On Tuesday, Peloton was expected to deliver its quarterly results when the markets closed. What no one expected was that the company would instead drop them as a surprise in the morning, along with a letter from the CEO and co-founder, John Foley, who said that he would step down. In addition, Peloton is laying off almost 20 percent of its corporate workforce — 2,800 people — as a part of its effort to save $800 million in expenses.
According to the letter to shareholders:
As part of this program, we are announcing a meaningful reduction of our workforce, which will impact nearly all of our operations and across almost all levels. It is not easy to say goodbye to valued colleagues and friends, each of whom have made important contributions to helping build Peloton into the company it is today. Decisions like these were not taken lightly, and we will work hard to assist impacted teammates with their transitions.
There’s no question Peloton was in trouble. The company lost $439 million in the last quarter of 2021. It even gave analysts an early estimate of its results in preparation for the bad news.
The company appears to be slimming down in hopes that someone will find it an attractive acquisition target. Reports have suggested Peloton is trying to shop itself around, perhaps to Apple or Amazon.
It’s all quite the fall for a company that was flying high a year ago. Foley summed it up in eight words, writing that “this has been a humbling time for Peloton.”
Humbling is an interesting word to use. Some 2,800 people lost their jobs mostly because of how poorly Peloton had been run. When the pandemic started, the company couldn’t make its connected fitness hardware fast enough. Over the past year, however, the company’s stock price has fallen 76 percent — the worst of any company on the Nasdaq.
Time and time again, however, Foley appeared to be disconnected from the fundamentals of the business. Even as the company’s financials deteriorated and its stock price fell, Foley continued to tout its strategy and plans for the future.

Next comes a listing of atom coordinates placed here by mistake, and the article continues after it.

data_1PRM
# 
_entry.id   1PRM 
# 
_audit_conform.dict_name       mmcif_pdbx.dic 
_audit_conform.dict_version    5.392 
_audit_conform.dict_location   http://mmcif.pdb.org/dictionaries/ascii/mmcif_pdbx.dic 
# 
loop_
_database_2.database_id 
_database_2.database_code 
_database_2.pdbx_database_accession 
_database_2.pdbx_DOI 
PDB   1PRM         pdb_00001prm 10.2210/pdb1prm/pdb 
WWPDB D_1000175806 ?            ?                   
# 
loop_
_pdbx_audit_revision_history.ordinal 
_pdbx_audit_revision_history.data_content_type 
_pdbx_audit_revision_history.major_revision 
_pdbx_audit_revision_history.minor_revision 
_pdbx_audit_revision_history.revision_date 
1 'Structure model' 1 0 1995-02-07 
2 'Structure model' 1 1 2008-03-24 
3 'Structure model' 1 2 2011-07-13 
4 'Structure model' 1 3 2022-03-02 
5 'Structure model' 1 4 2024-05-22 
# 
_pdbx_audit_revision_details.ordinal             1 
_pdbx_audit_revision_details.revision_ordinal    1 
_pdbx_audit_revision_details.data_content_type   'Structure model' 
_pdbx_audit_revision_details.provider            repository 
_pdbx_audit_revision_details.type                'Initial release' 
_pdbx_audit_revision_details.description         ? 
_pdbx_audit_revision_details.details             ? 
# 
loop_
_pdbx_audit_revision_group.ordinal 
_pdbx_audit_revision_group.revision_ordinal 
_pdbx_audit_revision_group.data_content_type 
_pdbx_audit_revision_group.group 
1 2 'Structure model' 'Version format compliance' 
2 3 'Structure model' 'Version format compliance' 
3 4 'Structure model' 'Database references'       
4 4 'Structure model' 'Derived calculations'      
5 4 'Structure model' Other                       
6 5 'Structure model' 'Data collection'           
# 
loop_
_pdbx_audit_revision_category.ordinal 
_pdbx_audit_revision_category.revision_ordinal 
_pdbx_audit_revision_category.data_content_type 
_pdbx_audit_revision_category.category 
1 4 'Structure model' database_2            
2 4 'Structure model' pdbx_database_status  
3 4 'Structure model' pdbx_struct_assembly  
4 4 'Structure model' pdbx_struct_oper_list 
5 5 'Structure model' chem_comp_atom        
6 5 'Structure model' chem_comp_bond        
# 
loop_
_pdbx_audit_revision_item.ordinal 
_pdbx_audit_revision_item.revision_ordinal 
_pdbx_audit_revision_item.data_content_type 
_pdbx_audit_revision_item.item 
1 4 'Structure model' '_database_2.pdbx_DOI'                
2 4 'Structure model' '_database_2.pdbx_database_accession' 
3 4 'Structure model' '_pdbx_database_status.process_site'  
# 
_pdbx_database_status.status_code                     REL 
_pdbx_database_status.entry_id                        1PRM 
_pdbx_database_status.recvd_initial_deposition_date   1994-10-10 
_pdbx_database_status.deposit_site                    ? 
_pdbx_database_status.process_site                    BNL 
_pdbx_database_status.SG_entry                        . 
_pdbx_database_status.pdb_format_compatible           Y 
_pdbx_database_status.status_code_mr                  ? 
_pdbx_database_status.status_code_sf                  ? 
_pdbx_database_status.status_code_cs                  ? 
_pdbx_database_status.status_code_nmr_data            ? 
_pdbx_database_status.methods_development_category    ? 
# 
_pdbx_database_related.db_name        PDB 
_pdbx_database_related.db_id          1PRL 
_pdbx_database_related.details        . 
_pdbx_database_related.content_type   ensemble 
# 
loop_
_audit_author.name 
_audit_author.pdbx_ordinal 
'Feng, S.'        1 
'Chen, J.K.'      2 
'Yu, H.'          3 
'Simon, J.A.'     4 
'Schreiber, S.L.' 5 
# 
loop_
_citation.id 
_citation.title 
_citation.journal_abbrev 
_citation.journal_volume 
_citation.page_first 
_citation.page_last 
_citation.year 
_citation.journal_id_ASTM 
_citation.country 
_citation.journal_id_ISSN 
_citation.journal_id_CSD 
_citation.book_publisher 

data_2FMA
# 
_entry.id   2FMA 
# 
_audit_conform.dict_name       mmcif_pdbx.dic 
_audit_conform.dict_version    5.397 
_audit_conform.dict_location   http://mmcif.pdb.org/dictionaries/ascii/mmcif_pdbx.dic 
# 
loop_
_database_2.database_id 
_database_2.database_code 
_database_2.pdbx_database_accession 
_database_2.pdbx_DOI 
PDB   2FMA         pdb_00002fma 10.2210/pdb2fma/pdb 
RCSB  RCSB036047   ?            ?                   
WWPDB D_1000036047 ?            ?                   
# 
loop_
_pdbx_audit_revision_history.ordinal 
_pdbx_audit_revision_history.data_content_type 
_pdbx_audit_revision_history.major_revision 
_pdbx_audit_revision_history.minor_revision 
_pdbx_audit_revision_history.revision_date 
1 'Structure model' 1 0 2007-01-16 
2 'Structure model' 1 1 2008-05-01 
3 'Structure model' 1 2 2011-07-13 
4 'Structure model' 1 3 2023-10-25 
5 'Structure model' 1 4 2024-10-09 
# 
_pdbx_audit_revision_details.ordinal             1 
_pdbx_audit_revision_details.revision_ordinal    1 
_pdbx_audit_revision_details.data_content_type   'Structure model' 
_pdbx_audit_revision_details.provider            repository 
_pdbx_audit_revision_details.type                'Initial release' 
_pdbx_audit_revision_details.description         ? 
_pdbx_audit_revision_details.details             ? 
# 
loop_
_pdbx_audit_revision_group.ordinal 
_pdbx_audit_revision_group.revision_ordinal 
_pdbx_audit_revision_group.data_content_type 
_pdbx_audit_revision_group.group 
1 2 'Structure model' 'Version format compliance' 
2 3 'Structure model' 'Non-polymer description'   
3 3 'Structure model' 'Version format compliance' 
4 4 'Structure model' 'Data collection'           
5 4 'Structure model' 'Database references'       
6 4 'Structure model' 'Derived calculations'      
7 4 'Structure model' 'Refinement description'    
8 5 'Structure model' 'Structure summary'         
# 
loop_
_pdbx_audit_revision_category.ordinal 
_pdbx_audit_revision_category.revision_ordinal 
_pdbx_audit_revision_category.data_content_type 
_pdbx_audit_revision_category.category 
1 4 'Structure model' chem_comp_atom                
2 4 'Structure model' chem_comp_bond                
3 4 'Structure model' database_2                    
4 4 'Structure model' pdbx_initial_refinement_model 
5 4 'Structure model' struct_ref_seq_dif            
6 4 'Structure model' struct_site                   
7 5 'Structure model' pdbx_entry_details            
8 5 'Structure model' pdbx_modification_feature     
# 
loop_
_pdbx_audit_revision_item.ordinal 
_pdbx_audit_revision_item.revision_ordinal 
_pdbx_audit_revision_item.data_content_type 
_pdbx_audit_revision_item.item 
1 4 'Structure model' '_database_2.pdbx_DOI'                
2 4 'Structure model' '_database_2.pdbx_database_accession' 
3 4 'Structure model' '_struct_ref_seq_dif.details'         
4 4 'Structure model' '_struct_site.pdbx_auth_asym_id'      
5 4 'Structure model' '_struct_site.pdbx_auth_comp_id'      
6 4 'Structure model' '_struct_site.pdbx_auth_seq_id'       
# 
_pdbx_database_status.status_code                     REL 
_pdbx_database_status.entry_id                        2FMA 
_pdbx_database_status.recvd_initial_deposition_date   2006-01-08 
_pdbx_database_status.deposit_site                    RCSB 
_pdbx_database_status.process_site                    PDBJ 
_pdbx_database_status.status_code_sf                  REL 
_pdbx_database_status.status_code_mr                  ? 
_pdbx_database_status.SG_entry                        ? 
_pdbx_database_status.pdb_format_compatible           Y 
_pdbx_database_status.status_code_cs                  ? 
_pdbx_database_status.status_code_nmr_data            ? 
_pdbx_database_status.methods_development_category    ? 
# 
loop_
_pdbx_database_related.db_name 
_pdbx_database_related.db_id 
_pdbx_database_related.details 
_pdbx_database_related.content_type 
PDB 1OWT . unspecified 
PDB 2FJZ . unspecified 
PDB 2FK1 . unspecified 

Now, two years later, it seems that it never occurred to anyone working at Peloton that everyone who wanted a bike already bought one while they were stuck at home. Instead, the company just kept building hardware, even as demand fell sharply now that people are comfortable leaving their homes again.
As a result, the company has warehouses full of inventory that it can’t sell. It also didn’t do itself any favors when it said will raise prices by charging for delivery and setup — something that had long been included. The point is, it’s not clear Peloton had really figured out a strategy beyond “hire more people and make more bikes.”
In the future, Foley says the company’s “investments will be made more judiciously and with greater discipline than we have exhibited over the past several quarters.” That includes laying off all of those employees and halting construction on a $400 million manufacturing facility.
Here’s the thing: Peloton isn’t a bad idea. Selling high-end hardware bundled with subscription services is an incredibly lucrative business model. The problem is, a business is more than just an idea.
Sure, every business starts with an idea, but a business is a product, and manufacturing, and supply chains, and financial reports, and customer service. Peloton doesn’t seem to be particularly good at any of those things — at least not under Foley’s leadership.
I mention it because the challenges facing Peloton aren’t particularly unique. Every entrepreneur goes through the phase where their idea has to become more than an idea. Once you involve other stakeholders, you become accountable. You become accountable to your customers, shareholders, and employees. That’s a difficult thing for a founder who is used to exerting complete control over the thing they’re building.
Foley never seemed to fully understand the responsibility that comes with leading people. He never seemed to understand what it means to be accountable. As a result, he’s out of a job.